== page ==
Thursday, October 19, 2017

Review: Rogue Trooper Redux


Though I wasn’t familiar with it in its original incarnation I’ve heard some people talk with fondness about Rogue Trooper as a shooter. Introducing what were, at the time, some aspects of play that were uncommon, like a cover system and a variety of play styles over the course of its campaign. Now, after a break of about a decade, Redux is here to highlight what worked and make some improvements where possible but the gameplay has still aged poorly overall, making it tough to love.

You’ll take control of Rogue, a member of a squad of genetically-modified super soldiers who arrive to do battle with their enemies, the Norts, and who all manage to get slaughtered in the first few moments. Taking a chip from some fallen comrades, allowing them to live on and help Rogue in his mission this leaves it to him to avenge the deaths of his squadmates. What follows is a series of loosely-connected scenarios and skirmishes where you’ll need to generally mow down your enemies, take cover when necessary, command heavy weaponry every once in a while to take down bigger targets, and collect material from fallen foes and comrades alike to continue building and restocking your arsenal of weapons and abilities.


While the models and some elements of the game were given a modern overhaul the environments, enemy AI, and many aspects of the game experience were either left as they were or at least not meaningfully updated to what I’d consider modern standards. Character models are obviously not as primitive as they originally were but there are still aspects of them that are odd, notably in the cutscenes Rogue’s neck is either non-existent or turned in on itself oddly and while this sort of thing is a bit trivial it did make me do a double-take for how odd it looked. Landscapes are generally barren, consisting of pretty large open areas broken up by rocks or crystals that you can take cover behind, enemies, and sometimes buildings here or there. Aside from that there’s just emptiness, and while that doesn’t detract from the action it serves as a constant visual reminder of the dated nature of the game.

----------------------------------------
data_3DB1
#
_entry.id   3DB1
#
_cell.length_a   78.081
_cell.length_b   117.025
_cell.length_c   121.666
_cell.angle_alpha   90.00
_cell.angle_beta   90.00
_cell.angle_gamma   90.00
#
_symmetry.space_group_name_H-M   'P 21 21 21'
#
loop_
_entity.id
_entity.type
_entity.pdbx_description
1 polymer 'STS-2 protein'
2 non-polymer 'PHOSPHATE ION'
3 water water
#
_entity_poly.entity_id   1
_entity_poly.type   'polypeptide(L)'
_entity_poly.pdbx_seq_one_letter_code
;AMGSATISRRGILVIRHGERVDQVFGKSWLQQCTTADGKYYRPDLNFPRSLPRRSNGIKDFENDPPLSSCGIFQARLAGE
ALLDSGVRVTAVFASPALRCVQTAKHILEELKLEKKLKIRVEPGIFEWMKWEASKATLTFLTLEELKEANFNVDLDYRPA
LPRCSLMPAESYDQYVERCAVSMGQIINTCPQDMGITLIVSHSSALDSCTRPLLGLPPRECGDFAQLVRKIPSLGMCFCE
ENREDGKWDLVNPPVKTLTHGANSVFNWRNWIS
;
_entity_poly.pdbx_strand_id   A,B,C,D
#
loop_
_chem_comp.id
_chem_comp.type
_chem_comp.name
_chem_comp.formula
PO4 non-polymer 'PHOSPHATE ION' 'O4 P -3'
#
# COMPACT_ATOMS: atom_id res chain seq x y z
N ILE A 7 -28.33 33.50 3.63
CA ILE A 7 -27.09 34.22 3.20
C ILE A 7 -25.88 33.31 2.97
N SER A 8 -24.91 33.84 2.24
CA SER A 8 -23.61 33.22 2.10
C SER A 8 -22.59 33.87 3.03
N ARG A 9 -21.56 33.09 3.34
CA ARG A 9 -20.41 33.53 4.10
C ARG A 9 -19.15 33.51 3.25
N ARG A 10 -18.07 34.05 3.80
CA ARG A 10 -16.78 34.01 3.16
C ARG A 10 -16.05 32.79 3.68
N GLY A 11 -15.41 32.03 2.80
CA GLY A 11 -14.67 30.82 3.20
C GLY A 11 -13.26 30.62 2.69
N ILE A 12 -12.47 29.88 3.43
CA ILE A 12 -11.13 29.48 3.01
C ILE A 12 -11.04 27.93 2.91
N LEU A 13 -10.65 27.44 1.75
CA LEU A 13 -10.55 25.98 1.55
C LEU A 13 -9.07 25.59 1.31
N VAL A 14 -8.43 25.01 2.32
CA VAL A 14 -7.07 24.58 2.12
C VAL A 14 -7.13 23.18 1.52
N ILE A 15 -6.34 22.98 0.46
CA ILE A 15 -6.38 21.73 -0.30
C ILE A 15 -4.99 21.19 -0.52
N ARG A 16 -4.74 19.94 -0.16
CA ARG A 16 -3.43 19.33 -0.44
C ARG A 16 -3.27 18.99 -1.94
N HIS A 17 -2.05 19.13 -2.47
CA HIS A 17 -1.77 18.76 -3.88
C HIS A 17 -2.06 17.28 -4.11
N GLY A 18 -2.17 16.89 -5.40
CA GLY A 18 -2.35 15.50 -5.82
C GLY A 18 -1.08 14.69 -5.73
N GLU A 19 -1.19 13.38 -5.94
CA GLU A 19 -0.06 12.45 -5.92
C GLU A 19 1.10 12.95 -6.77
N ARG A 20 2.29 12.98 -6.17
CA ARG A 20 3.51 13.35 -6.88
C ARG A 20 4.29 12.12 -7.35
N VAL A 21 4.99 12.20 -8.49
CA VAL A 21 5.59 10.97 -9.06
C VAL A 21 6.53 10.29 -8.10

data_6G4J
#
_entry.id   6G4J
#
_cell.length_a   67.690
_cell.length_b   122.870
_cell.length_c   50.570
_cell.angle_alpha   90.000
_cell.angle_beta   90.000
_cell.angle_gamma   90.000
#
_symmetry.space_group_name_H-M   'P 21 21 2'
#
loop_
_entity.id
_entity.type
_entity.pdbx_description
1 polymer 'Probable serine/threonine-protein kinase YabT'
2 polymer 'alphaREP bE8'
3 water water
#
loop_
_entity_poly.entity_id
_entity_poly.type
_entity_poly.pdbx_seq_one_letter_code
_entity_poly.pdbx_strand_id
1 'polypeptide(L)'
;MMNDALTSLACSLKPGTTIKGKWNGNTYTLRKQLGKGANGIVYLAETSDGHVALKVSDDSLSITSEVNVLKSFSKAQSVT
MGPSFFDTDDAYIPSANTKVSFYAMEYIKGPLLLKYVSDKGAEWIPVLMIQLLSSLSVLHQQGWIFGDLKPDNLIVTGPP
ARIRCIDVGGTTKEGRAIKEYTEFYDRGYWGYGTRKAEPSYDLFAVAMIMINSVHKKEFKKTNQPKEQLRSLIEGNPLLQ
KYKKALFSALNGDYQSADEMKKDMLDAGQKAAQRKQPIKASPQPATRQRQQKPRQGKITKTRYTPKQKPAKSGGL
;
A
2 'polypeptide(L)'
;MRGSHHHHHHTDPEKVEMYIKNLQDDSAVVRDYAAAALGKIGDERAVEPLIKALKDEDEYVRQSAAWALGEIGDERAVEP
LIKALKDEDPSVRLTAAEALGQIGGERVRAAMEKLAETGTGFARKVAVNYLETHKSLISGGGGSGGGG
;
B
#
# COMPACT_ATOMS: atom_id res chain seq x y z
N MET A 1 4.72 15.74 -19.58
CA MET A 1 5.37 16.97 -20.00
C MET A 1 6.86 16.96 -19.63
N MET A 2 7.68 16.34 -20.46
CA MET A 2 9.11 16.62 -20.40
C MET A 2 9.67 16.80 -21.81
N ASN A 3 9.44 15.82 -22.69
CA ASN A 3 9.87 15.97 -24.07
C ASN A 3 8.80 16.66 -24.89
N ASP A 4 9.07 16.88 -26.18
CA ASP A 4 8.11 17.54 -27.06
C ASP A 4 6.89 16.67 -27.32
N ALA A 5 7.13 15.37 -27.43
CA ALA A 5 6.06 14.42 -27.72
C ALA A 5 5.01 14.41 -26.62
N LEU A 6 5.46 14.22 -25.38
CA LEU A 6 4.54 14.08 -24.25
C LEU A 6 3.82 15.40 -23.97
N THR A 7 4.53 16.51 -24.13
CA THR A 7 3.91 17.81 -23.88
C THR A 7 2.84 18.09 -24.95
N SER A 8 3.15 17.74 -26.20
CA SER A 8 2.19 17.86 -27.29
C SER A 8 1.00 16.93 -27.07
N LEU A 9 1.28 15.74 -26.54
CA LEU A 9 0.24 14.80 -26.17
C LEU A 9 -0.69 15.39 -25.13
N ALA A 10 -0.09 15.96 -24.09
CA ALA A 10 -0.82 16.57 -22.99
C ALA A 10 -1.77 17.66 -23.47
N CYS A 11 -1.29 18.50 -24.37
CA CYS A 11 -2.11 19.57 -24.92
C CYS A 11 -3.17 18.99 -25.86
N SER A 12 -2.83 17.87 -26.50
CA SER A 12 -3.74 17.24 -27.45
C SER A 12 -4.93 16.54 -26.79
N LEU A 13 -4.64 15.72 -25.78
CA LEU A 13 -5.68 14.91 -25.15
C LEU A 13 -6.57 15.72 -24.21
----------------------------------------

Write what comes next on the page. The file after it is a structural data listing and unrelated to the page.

Serving as a second reminder the lack of fluidity to movement and engagement with your enemies stands out like a sore thumb. You and the Norts you’re shooting at move in a very stilted way and after years of playing games where this has been refined it is a pretty significant step back. What’s worse is that the enemy AI exhibits very little sense of what’s happening and this typically makes them pretty easy to kill. The game compensates for this generally through volume but there’s an almost shooting gallery quality to how you’ll often set up behind cover and systematically pick off foes who don’t aim very well and who stay conveniently in your cross hairs while you blow them away. The introduction of different weapons and gadgets helps break things up over the course of the game but at the same time I usually only experimented with some of the things like a turret or hologram projector for the sake of breaking things up, not generally because they were essential.


I will add that there are some online multiplayer options so you can play through some general maps with others, and that can add some value to the package, but there are some flaws. I’m not sure whether it was because I was working so far ahead of my comrades that the game didn’t know what to do a few times but I came upon groups of spawning Norts who just stood there for a few seconds in a line, long enough that I was able to mow the majority of them down before they even reacted. I probably had the most fun in this mode because it felt comparatively run and gun versus the single-player campaign but the few variations offered aren’t likely to keep you engaged for long, though perhaps if you had some friends to play with it could add a little longevity.

Overall Rogue Trooper Redux, even with the overhaul, is very hard not to see as a game trapped in its original time. If you have great deal of nostalgia for the original, and don’t mind the possibility of your rose-colored memories being ripped away, it will probably be worth giving a look. Since, for the moment, there aren’t any games of this kind on the Switch people who are ready to start killing may find it to be a good fix as well. For just about anyone else I’d say they’d need to think it over carefully as it isn’t, for the most part, up to modern genre standards.


Score: 6

Pros:
  • For the moment this style of play is under-represented on the Switch
  • For fans of the original or the comic universe it is based on, there may be nostalgic value
  • Online co-op multiplayer can be fun for a while

Cons:
  • Enemy AI, on the whole, is pretty awful so the action can fall flat
  • Movement, aim, and even the game’s progression are generally stilted and awkward
  • The often barren environments and landscapes are a constant reminder of the game’s overall age


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